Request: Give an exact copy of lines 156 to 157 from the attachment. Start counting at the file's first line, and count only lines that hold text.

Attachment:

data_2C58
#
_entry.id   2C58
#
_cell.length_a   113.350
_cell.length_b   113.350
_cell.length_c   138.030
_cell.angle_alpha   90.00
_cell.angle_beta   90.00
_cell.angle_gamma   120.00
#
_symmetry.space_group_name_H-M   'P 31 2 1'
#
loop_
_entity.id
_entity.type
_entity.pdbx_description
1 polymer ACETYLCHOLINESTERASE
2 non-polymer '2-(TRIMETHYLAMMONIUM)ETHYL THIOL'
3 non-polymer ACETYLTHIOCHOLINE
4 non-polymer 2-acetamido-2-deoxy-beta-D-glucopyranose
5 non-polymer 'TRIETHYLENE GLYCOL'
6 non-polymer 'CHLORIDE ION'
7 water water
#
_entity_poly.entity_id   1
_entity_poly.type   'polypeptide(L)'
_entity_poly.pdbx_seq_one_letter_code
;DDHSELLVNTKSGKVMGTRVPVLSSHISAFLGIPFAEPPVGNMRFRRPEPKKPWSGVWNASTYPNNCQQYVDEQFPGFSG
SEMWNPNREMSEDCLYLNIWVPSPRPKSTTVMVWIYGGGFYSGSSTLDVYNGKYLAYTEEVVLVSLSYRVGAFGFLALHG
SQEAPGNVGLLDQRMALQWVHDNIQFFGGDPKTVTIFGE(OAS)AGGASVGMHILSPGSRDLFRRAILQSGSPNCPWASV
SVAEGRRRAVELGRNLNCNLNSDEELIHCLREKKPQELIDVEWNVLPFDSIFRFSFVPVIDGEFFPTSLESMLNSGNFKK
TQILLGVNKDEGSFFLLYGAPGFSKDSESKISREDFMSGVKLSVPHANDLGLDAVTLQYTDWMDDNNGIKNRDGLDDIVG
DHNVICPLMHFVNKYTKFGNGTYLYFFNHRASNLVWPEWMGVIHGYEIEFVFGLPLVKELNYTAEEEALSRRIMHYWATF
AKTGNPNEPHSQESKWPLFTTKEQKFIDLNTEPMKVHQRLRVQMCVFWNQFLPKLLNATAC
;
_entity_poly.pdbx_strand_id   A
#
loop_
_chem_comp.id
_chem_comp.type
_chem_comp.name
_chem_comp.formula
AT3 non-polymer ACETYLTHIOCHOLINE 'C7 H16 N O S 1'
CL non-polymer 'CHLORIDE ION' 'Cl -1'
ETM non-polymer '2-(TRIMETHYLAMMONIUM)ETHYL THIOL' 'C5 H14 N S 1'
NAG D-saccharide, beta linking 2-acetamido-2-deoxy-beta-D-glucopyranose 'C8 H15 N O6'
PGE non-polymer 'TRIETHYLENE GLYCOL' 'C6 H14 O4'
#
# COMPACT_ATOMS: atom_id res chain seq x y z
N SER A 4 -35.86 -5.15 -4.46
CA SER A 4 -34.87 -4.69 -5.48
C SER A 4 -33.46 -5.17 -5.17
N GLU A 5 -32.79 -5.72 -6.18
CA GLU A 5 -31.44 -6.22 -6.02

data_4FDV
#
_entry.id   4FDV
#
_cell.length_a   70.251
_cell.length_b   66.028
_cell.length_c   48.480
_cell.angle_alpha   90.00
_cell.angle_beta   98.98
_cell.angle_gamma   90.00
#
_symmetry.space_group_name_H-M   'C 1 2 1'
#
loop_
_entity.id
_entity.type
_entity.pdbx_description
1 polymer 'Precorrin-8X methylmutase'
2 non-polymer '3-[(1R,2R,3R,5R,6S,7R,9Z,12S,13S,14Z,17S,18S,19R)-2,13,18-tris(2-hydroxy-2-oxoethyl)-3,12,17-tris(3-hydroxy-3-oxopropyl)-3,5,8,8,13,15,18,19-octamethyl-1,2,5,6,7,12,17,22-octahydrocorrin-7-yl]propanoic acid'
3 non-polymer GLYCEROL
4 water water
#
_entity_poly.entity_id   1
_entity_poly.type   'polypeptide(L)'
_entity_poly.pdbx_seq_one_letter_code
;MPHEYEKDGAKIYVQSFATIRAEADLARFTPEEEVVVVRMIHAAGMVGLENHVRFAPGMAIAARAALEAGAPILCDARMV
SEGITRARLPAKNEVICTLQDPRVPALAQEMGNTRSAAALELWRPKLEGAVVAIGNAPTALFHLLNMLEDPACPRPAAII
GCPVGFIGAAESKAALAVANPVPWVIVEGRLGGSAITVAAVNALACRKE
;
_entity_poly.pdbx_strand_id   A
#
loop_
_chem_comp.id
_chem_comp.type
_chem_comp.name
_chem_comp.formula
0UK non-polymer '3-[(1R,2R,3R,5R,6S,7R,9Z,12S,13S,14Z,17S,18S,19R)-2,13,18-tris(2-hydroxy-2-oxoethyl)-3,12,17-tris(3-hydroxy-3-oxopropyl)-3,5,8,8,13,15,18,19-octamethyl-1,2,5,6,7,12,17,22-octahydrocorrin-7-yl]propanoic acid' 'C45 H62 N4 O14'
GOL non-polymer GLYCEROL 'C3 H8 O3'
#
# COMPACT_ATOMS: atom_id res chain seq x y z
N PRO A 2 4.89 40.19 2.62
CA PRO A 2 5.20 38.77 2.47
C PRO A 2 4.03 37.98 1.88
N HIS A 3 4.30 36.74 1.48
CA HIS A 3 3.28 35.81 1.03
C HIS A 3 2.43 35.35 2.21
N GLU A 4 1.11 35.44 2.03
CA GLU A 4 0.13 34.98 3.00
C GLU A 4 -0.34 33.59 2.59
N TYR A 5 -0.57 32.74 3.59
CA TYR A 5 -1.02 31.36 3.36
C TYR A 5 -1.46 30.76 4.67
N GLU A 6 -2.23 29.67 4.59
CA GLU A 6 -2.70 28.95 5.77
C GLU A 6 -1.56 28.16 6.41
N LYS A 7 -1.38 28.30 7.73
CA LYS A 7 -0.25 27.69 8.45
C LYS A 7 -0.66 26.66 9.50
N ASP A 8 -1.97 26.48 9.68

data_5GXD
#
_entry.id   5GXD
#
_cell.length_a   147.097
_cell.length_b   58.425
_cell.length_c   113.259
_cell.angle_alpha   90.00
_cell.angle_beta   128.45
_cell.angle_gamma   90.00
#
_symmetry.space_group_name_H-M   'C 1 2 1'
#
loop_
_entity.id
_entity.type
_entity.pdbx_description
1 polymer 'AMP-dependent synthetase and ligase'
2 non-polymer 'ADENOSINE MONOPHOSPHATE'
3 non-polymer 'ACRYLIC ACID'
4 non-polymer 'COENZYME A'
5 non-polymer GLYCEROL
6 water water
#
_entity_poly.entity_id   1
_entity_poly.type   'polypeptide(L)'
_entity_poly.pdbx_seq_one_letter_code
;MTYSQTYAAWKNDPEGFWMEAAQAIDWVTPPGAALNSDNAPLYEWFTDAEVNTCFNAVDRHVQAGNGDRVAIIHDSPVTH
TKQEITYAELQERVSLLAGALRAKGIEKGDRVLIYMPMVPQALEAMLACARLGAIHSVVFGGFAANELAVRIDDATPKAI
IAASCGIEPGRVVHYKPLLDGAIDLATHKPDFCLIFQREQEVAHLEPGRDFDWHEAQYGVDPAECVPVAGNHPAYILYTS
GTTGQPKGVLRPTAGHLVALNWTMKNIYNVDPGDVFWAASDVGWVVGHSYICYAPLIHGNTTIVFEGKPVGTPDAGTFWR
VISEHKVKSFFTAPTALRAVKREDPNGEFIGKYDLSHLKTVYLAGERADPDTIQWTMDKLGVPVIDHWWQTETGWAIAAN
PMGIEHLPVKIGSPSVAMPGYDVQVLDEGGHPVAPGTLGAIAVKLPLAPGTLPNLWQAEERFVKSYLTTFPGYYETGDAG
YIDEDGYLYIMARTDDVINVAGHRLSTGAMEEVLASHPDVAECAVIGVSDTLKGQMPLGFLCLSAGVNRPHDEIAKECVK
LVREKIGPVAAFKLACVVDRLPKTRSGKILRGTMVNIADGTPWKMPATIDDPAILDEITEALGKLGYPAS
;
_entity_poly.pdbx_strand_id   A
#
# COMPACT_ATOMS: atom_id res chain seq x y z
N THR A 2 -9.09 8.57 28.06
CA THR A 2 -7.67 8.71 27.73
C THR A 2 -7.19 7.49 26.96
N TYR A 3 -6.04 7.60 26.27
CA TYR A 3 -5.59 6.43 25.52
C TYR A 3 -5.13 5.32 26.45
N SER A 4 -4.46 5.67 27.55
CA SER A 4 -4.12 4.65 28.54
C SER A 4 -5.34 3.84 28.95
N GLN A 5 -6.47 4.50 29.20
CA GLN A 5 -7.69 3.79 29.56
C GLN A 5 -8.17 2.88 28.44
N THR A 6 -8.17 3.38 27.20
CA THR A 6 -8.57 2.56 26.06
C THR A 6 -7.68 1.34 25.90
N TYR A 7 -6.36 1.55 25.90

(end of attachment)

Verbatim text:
C THR A 2 -7.19 7.49 26.96
N TYR A 3 -6.04 7.60 26.27